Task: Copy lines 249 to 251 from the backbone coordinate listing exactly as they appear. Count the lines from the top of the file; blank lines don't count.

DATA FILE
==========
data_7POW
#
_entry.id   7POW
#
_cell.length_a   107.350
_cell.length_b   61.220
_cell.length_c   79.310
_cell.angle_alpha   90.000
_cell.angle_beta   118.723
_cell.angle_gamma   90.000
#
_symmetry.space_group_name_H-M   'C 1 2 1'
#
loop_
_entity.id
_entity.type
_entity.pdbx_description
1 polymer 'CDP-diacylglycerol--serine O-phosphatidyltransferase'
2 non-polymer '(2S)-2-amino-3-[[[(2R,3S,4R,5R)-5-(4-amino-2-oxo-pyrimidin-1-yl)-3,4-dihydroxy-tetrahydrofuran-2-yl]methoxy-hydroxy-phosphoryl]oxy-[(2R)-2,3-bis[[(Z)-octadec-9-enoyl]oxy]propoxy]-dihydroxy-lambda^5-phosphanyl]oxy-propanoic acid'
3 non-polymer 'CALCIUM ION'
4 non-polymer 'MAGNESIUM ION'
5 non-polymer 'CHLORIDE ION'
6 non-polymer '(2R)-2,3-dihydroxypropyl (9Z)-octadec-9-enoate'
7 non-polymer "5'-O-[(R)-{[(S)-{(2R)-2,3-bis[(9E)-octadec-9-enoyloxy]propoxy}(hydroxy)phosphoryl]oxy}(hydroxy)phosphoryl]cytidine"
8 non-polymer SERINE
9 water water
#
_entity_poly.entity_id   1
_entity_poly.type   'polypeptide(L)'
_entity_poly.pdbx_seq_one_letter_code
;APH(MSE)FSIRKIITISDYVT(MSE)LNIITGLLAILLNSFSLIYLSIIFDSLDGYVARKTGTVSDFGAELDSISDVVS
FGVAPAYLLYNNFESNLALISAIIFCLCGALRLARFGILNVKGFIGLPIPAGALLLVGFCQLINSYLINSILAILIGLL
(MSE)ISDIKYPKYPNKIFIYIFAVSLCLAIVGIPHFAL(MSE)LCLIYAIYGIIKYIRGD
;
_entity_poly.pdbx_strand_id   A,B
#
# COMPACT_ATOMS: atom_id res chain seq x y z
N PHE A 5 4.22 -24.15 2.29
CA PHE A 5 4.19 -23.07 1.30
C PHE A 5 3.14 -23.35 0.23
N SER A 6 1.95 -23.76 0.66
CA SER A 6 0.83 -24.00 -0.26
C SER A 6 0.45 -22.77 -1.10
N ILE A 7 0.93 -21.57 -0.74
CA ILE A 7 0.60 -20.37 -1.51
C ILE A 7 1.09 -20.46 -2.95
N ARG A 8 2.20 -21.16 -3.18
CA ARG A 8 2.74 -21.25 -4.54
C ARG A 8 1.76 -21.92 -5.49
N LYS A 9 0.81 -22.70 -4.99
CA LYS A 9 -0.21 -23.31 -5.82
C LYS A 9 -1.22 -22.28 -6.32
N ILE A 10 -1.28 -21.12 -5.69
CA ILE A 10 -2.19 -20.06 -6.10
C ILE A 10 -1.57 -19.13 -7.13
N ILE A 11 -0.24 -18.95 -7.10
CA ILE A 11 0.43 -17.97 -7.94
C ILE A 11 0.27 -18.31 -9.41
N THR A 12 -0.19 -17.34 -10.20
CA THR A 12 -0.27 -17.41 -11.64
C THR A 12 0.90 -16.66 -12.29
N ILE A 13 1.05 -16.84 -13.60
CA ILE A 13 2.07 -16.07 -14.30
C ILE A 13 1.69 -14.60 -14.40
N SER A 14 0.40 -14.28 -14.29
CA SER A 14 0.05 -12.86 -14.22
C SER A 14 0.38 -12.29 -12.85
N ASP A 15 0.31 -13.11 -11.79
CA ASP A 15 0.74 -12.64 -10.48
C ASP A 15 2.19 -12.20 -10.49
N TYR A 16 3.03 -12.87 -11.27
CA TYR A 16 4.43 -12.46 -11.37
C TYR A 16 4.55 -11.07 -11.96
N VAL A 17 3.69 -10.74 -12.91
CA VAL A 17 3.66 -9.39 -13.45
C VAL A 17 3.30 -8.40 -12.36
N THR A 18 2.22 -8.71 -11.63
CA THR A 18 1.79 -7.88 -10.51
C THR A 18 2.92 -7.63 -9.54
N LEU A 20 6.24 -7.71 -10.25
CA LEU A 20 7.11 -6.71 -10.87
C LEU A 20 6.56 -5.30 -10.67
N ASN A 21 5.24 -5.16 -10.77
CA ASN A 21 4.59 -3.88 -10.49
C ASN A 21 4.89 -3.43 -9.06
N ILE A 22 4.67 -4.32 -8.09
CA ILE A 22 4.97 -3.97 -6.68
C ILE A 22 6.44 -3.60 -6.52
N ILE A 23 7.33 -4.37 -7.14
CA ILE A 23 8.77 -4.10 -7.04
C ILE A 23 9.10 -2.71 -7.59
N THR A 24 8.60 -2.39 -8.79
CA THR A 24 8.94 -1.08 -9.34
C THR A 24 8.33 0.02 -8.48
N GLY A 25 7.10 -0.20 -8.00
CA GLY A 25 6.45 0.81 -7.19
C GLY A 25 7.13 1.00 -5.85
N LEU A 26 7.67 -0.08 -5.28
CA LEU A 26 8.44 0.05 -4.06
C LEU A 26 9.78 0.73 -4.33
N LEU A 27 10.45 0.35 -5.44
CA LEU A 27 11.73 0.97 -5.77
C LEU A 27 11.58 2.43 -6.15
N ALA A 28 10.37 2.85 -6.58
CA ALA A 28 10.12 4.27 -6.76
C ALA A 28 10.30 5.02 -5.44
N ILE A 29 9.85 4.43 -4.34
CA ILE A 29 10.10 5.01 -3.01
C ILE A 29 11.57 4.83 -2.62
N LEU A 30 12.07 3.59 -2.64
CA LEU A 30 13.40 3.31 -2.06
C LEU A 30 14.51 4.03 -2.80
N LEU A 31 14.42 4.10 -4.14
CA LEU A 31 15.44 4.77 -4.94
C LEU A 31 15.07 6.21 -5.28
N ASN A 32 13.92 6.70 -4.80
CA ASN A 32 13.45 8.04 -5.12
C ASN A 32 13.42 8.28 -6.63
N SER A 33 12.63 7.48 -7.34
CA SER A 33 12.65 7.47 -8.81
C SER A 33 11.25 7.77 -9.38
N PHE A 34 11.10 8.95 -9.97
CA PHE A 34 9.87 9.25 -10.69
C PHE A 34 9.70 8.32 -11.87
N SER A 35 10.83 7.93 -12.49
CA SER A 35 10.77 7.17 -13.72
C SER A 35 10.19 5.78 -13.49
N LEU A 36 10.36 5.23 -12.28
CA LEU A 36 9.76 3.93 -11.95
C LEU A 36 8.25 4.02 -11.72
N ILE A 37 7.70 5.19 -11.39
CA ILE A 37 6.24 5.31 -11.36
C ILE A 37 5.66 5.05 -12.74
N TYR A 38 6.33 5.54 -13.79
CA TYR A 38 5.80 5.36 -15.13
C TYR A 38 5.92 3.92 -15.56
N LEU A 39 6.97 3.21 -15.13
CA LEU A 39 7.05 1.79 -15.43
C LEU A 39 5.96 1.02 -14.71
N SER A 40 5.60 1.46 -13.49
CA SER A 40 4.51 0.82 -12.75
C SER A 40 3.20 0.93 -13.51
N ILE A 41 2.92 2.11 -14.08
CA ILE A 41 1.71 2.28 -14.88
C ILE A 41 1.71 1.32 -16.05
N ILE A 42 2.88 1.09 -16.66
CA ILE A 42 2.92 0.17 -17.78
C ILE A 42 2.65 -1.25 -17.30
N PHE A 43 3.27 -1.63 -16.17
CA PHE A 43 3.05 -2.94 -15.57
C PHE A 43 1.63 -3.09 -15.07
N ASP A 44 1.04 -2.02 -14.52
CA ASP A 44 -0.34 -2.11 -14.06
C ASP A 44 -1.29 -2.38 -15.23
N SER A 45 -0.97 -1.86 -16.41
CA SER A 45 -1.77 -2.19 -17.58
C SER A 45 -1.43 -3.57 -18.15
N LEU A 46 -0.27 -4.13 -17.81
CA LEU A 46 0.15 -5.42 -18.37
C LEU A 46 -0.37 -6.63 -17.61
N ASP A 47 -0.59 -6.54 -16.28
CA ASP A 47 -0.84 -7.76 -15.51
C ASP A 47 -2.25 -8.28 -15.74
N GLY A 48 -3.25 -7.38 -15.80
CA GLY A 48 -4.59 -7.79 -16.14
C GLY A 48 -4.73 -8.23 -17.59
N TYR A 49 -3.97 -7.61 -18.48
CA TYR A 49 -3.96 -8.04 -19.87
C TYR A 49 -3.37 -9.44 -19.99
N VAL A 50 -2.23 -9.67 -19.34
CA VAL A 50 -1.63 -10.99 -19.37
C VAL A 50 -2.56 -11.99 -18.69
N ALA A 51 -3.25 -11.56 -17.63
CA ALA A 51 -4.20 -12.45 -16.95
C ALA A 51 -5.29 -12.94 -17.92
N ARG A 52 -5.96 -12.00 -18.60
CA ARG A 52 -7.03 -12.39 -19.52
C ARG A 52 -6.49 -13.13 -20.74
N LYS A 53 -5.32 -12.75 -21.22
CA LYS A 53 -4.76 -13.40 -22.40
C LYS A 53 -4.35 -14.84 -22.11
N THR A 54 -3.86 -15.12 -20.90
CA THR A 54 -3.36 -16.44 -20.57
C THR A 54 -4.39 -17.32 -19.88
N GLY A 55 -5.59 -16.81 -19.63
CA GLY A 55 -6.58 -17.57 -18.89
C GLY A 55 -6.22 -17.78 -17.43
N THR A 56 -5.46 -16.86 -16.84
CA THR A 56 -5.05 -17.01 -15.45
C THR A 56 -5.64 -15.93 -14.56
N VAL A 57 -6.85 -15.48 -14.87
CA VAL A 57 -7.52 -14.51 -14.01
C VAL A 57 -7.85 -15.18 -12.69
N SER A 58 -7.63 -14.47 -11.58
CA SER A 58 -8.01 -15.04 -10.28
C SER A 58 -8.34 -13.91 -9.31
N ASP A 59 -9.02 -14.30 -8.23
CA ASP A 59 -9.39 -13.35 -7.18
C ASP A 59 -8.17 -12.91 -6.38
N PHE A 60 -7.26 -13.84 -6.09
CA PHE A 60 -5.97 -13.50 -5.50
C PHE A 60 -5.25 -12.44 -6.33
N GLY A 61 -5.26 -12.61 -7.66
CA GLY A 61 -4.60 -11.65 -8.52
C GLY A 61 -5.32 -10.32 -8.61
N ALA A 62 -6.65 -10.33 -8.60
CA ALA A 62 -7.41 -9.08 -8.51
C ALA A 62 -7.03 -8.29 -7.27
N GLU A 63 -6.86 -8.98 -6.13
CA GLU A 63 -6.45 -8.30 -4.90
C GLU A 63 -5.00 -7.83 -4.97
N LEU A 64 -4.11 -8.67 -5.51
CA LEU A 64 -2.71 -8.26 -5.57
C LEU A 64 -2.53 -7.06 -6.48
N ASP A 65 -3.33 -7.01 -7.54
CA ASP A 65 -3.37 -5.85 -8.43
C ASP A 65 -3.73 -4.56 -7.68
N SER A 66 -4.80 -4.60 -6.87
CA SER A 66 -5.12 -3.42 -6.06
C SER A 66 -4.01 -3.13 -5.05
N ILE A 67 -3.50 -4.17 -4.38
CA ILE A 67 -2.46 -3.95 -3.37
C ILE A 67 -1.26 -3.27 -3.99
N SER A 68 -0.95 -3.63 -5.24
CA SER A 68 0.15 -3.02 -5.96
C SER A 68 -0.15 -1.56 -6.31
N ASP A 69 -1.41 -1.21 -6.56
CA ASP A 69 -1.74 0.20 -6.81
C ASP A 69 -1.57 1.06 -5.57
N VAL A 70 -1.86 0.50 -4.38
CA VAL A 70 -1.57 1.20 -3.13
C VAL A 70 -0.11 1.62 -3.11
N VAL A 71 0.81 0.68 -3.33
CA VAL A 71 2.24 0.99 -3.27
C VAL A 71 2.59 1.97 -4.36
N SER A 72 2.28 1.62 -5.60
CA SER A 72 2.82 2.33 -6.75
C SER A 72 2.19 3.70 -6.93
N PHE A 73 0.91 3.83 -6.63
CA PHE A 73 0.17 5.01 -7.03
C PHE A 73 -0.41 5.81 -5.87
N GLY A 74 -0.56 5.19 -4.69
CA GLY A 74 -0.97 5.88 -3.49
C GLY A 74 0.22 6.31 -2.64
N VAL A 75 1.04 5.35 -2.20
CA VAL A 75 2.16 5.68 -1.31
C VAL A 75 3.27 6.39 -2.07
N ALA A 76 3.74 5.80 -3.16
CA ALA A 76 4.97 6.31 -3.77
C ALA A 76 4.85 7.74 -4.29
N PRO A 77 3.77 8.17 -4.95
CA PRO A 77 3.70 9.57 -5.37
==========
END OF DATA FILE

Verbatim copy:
CA ALA A 76 4.97 6.31 -3.77
C ALA A 76 4.85 7.74 -4.29
N PRO A 77 3.77 8.17 -4.95